Swedish word of the day: vobba

Our chosen word of the day is a colloquial Swedish term that you're likely to start hearing a lot around this time of year.

Swedish word of the day: vobba
'Vobba' season is upon us. Image: nito103/Depositphotos

Att vobba is a handy Swedish verb which means, roughly, “to work from home even though you've taken a paid day off to take care of your sick child”. Allow us to explain.

Picture this: because of the current cold weather, your child is sick and you have to stay at home to look after them. In Sweden, parents of young children benefit from a generous policy allowing paid days off in such cases, but if the work is piling up on your desk, a day off may not be practical, especially not once flu season starts.

That's where vobba comes in. It's a portmanteau or mash-up of two words: in this case the verbs att vabba (to take care of a child) and att jobba (to work).

Att vabba is also a recently coined word, which comes from the abbreviation VAB (vård av barn or 'care of child'). This is the official term for time off granted to care for a sick child, as part of Sweden's family-friendly work culture preventing parents from income loss.

Vobba on the other hand refers to a combination of working and looking after an ill child. Officially, it's not possible to vobba if you've taken a VAB day, the reason being that you can't claim a salary and VAB benefit at the same time. But an employer may be understanding if you choose to work from home to be with the child if you're still able to carry out most of your duties (therefore caring for your child but not claiming VAB), or you can choose to claim VAB for only part of the workday and work the rest of the time. 

These options are actually becoming more popular than the tradition VAB, so the chances are this word will be sticking around in the Swedish lexicon for a long time.


Mitt barn är sjuk; jag måste vobba.

My child is sick; I have to work from home to look after them

Jag skulle egentligen vabba men vobbade istället

I was supposed to stay at home and take care of my child, but I worked from home instead

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​​Swedish word of the day: ockerhyra

A word of the day which makes strange use of usury.

​​Swedish word of the day: ockerhyra

Ocker is the Swedish word for usury, and not the Australian for someone who “speaks and acts in a rough and uncultivated manner, using Strine, a broad Australian accent” for the Aussies out there who might recognise the term.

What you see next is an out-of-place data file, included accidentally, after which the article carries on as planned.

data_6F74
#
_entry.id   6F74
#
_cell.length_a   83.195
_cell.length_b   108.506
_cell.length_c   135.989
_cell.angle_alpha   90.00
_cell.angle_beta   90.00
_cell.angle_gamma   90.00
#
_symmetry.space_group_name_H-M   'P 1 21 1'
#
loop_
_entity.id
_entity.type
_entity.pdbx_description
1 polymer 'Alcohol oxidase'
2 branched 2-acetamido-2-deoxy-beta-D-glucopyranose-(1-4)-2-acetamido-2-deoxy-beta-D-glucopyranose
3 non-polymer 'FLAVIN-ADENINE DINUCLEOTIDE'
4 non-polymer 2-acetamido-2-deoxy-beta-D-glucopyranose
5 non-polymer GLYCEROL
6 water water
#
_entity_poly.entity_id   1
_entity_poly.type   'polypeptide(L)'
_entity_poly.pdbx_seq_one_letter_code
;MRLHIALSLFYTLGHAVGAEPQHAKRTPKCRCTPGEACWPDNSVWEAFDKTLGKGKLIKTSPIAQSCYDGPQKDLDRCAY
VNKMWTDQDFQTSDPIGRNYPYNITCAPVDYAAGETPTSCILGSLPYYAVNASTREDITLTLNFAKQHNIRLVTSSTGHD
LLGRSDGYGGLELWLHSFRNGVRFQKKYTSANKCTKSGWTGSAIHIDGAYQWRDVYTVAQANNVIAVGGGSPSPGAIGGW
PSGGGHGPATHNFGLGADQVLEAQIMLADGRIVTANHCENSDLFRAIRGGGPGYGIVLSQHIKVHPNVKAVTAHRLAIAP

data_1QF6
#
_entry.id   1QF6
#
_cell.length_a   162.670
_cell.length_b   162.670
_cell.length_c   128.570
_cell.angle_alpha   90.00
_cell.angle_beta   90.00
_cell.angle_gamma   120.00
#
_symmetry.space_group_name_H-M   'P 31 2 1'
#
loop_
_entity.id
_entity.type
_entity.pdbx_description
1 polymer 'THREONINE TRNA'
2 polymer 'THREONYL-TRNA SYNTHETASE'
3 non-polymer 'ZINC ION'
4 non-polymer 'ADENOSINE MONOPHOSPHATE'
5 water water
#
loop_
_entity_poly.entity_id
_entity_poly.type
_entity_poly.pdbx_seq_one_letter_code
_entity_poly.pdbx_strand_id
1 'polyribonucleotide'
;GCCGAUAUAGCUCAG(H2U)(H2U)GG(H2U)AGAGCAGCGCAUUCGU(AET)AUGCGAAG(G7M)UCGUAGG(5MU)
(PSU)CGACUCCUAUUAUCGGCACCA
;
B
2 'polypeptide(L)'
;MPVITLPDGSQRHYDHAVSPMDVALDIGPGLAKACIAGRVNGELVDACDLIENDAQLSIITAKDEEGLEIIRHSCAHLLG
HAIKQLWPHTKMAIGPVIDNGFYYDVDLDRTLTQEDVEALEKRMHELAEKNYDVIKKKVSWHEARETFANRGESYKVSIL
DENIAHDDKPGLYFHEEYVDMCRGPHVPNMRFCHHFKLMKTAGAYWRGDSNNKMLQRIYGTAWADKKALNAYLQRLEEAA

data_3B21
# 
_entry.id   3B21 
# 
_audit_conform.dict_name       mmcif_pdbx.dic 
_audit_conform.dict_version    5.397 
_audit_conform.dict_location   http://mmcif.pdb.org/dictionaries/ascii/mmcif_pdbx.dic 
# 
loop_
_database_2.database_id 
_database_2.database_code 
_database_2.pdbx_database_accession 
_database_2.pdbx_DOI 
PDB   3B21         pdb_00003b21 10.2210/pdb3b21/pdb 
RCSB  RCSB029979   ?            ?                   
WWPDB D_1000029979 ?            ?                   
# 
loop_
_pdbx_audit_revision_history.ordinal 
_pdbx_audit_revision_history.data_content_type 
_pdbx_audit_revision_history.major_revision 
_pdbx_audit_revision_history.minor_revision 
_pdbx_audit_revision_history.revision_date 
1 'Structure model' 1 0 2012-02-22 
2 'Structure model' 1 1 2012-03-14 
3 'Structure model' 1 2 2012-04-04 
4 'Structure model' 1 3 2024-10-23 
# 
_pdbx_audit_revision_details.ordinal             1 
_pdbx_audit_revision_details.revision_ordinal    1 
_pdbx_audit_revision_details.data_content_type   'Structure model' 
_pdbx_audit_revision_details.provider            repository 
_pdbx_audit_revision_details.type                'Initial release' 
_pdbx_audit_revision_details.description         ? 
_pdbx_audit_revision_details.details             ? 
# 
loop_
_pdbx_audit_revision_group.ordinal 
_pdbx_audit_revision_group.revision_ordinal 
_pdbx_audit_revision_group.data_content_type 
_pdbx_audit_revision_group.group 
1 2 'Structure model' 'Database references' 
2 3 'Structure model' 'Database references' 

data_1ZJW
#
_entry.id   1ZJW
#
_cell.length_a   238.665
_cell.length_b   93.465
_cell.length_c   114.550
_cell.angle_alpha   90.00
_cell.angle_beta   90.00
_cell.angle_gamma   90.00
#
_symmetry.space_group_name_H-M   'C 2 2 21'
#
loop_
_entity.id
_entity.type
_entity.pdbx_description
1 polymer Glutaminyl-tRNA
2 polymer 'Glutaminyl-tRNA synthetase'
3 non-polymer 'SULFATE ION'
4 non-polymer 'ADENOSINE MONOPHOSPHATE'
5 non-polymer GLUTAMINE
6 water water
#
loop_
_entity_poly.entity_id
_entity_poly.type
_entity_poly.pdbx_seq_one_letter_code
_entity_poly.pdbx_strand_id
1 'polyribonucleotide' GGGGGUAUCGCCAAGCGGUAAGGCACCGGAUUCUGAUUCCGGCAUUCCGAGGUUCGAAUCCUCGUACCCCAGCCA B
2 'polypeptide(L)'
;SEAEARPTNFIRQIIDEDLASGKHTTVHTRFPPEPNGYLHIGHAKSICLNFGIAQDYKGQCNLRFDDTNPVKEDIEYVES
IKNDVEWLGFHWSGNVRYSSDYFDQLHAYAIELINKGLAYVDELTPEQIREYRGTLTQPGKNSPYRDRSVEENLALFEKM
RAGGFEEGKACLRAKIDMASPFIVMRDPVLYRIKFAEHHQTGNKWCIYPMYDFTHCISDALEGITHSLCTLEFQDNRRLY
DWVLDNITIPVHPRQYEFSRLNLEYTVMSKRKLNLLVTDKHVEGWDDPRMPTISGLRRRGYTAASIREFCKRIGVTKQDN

Usury, of course, is when a lender makes monetary loans which unfairly enrich them. The term is used either in a moral sense, then as a condemnation of taking advantage of others’ misfortune, or in a strictly legal sense, where ocker refers to the crime of charging a higher interest rate for a loan than that which is allowed by the law. You might know an individual who does that not as a usurer, but a loan shark

But ockerhyra has nothing to do with loans or loansharks, at least not directly. The shark, however, might still be there, as you will see.

Hyra simply means ‘rent’ – in this case the rent you pay for an apartment or any other rental property. So ockerhyra means ‘usury rent’, but how can a rent be usurious? Well, it cannot since it is not a loan. What instead is meant here, is at least part of the moral sense of the word ‘usury’, whereby someone is taking advantage of another’s situation. 

Someone setting an andrahandshyra, a second hand rent, which is unreasonably high, would be setting an ockerhyra. This is a topic which The Local has previously dealt with, and there are instances to get help with that. The main reason people can get away with this is because many are desperate to find a place in the city, often Stockholm, and therefore will not alert the authorities. But also, owing to the fact that it is not a punishable crime, all that might happen is that the person subletting their place for more than is reasonable might be forced to pay some money back.

Furthermore, the word ockerhyra does not necessarily imply this type of scenario, it can also be used to generally complain about rents being too high. And many do complain about this.

Do you feel a bit upset about the sometimes absurd rents in Stockholm or in another city? Why not make use of the word ockerhyror in a conversation on the topic?

Just remember that the word is quite strong, so try not to accuse a friend of charging an ockerhyra – might be safer to just question whether they are charging a bit much. Good luck!

Example sentences:

Alltså, det är verkligen ockerhyror på nybyggnationer! Jag är sååå trött på den här skiten.

I mean come on, the rents on new builds are outrageous! I’m sick and tired of this shit.

Duncan, varför tar du ockerhyra på stället du hyr ut i andrahand?

Duncan, why are you charging an exaggerated rent on the place you’re subletting?

Villa, Volvo, Vovve: The Local’s Word Guide to Swedish Life, written by The Local’s journalists, is now available to order. Head to to read more about it. It is also possible to buy your copy from Amazon US, Amazon UK, Bokus or Adlibris.